I think the real world contains people who, like Charly (my female lead) and Sam (one of my male leads), act from the heart and do their best to live with integrity and love. There are others who, like Eric (Charly’s husband), behave like monsters, whose minds are cesspools of cruelty, perversion, and selfishness. I write the truth of these characters and all the characters in between. If folks are turned off by events that occur in SAVAGE SPECIES, I just thank them for reading my work. If folks are entertained by it, well, that’s even better.

But if a reader is searching for a good, cozy Amish romance, he or she might be best served by giving this one a miss.

DM: What can readers expect in the future from Jonathan Janz?

JJ: My first five novels are all original, unrelated (or barely related) stories: THE SORROWS, HOUSE OF SKIN, THE DARKEST LULLABY, SAVAGE SPECIES, and DUST DEVILS. After DUST DEVILS is released in February of 2014, readers will see me begin to sprinkle in some sequels along with additional original works.

DUST DEVILS is a vampire western, and it’s a story dear to my heart. It’s the first story I’ve told from a single point-of-view, which alone makes it different. It’s also set in 1885 New Mexico and very much a western. And while I’m excited about those aspects of the tale, folks should know it’s also a horror story featuring vampires that are both intelligent and endlessly vicious, a combination that makes for an exceedingly scary tale.

After that one, the summer of 2014 will see the release of my first-ever sequel, CASTLE OF SORROWS. In it I’ll return to the mythos of my debut novel THE SORROWS and pick up that story where it left off. I’ve begun work on it and should have it done by the end of September.

Some other projects I’m planning include a horror/revenge tale set in the 1930s, a young adult novel about aliens that’s about a third of the way done, an unannounced trilogy of novels I’ve been talking to my agent about, sequels to HOUSE OF SKIN and SAVAGE SPECIES, and an incredibly violent crime thriller (titled GARDEN OF SNAKES) that I finished and trunked but am strongly considering resurrecting and re-working.

********

The first part of Savage Species will be unleashed in eBook format by Samhain Publishing on June 4 with further installments released fortnightly.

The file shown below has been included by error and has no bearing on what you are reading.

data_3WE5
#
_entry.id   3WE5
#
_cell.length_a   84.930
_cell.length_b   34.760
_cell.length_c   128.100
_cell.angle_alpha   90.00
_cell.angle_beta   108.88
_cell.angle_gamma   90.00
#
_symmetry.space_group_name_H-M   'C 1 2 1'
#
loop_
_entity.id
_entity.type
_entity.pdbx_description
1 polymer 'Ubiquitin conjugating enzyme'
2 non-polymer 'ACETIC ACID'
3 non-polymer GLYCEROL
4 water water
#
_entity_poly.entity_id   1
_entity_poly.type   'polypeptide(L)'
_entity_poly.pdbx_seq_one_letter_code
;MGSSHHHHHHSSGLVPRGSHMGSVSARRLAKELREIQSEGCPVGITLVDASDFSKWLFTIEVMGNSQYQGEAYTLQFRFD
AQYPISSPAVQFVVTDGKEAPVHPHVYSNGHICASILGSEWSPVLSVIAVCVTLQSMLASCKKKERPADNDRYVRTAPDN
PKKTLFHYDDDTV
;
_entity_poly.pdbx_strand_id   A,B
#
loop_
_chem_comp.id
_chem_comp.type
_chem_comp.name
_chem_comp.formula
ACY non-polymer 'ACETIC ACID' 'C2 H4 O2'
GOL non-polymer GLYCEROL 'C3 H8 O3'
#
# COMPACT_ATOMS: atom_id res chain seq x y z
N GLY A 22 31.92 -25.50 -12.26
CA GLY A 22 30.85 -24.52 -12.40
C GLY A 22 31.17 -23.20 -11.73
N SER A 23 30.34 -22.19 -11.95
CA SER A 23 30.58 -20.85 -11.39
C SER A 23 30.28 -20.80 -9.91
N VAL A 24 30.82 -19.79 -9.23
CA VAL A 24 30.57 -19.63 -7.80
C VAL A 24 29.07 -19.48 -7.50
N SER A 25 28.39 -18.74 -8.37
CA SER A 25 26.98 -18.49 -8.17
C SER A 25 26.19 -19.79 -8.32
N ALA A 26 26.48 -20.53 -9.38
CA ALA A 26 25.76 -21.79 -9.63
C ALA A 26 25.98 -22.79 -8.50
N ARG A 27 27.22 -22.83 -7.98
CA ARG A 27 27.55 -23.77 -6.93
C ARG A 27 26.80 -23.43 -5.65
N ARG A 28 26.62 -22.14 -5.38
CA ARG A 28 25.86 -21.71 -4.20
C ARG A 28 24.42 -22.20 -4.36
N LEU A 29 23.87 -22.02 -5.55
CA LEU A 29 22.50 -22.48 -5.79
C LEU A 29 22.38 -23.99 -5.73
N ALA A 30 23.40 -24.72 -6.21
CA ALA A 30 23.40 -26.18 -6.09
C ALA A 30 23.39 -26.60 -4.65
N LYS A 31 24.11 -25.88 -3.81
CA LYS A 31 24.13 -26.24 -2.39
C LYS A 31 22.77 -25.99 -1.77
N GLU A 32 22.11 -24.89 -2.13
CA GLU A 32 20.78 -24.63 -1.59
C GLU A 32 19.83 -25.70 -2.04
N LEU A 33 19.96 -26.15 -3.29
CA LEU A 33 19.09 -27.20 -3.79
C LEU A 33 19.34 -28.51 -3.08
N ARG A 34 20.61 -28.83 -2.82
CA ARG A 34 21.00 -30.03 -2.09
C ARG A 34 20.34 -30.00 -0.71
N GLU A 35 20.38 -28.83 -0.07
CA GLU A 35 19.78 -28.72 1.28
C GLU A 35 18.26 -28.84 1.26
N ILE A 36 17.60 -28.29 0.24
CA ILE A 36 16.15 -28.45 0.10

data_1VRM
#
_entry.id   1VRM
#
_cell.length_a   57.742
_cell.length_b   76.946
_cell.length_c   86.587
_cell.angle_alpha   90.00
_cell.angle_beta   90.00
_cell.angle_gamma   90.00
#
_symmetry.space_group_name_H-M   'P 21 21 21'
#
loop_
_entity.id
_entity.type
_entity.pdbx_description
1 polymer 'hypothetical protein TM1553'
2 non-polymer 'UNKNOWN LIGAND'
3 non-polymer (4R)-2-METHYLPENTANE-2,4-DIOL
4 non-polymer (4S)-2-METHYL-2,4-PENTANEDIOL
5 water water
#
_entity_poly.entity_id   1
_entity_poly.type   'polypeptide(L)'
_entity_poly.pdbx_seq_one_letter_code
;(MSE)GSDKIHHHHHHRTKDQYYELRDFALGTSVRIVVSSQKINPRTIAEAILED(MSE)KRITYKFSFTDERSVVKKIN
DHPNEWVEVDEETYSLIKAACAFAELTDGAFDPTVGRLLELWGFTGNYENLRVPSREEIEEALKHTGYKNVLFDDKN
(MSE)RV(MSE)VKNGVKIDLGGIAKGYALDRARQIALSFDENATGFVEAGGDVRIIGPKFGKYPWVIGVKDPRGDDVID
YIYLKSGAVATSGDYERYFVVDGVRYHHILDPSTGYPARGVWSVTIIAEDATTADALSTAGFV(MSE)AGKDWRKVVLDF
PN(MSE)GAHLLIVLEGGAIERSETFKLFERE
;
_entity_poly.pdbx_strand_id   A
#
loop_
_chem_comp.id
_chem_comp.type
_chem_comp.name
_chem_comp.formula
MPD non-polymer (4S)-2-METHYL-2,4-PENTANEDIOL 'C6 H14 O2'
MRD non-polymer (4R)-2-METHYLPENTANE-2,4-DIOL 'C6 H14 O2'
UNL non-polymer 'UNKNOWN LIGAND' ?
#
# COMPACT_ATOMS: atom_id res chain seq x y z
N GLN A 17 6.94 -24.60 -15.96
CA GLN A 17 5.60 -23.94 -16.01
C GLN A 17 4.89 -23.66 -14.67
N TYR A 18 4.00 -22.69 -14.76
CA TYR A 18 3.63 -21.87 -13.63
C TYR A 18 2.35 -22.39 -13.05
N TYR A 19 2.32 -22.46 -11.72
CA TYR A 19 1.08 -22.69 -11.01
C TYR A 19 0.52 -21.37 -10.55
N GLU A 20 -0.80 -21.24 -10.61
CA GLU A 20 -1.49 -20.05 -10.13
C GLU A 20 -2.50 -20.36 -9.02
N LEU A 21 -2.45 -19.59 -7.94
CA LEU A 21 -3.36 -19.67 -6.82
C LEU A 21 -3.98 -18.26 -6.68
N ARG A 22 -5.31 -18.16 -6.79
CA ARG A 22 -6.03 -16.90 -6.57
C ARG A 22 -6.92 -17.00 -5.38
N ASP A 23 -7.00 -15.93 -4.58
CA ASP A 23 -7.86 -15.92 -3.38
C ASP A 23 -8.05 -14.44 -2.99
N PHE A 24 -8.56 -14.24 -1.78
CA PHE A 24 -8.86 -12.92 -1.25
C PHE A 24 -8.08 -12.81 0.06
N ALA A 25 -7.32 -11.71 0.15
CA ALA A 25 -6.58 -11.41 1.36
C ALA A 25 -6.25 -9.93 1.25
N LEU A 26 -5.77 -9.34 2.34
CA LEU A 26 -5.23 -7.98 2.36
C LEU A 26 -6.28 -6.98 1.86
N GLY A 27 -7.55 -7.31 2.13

– Dark Mark

Happy New Year From The DT Staff

In 2011, Dreadful Tales was born of a combined effort between several websites and blogs, literary critics, fans, and a healthy, ultra-sloppy love of horror fiction. This was our flagship year. It was when this all started, and when our collective Stella got her groove.

As a site, we’re just 6 months old now. Well… almost 7, to be exact. But the amount we’ve achieved for ourselves in the genre has been something none of us have quite managed to fully understand yet.

We came screaming out of the gates swinging bodyparts as Pat, Meli, and myself threw as much stuff at you as we possibly could. We picked up Shelagh and Kinderscares along the way, and seduced Jason to come along for the ride.

Let me tell you: This is a stressful job, and our standard, quality, and speed are three things that are very hard to meet. But every single one of us loves it without a shadow of a doubt.

We wouldn’t be doing this if we didn’t. We pride ourselves on the achievements we have made. But first and foremost, we are hardcore fans who are doing what we want, how we want, and for who we want.

This is the DIY ethic I grew up with. These are my punk-rock brothers (and sisters) in arms.

We read some insanely wild things this year. Between Paperback Horror and Dreadful Tales, I think I’ve read something around 150 or more books in 2011 alone. With the projects I have lined up for the site and for my own personal insanity, you can bet to hell that I’m going to be entertaining the shit out of you for a while to come.

I can honestly say that Meli has pushed herself to the max, making our Midwest Monster achieve some seriously great things. Expect to see her exploding all over the scene soon. This chick’s got style and class, and she’s going to throw down with some very ambitious things in 2012. I can feel it.

Jason is learning more and more about the genre he’s married to through writing,making his stories that much stronger, and propelling him into a better place in the indie circuit. This bad boy is gonna eat readers for breakfast soon. Count on it.

Pat not only single-handedly drove this site to the heights that it achieved in the first few months, but he showed me that being a 30 year old with the heart of a kid is all fucking right. We still talk about Laymon over Skype like little girls at a Beiber concert. Now the man has found a brilliant kind of freedom with his new site, Shack of Horror, and is serving you in so many different ways. And hell, I wouldn’t be surprised if we saw his name in an anthology or two in the coming years.

Shelagh is a powerhouse. You need to know that. She’s our heart and soul, and the person who keeps us all in line. It’s thanks to her that we had a schedule, structure, ambition to make things bigger, and the foresight to blast into so many of the amazing things that we’re going to do in 2012. She’s the person who shows us how to achieve the big dreams we have, keeps us on budget, on time, and keeps us realistic. She’s also the authority on scary stories for kids, so you parents keep an eye our for KinderScares to throw awesome stuff at you to share with your little goblins.

So with that, I want to thank these boils and ghouls for their time, their efforts, and their enthusiasm. These folks are the cream of the crop, in my opinion.

We’re gonna come back in 2012 and try new things. We’ll have our old standards waiting for you in the new year, but we’re going to try to push the envelope a little more this time around.

Keep in touch, PLEASE don’t be afraid to use the comments sections in our posts, and feel free to drop us a line if you want to contribute a review or an article to the site. We’re ready and willing to expand this thing to a whole new level, and couldn’t ever dream of doing it without you. Contact us for more information, if you’re interested.

We love our books, we love this genre, but most of all – we love you for reading.

Thank y’all for everything, and be safe in the New Year.

C.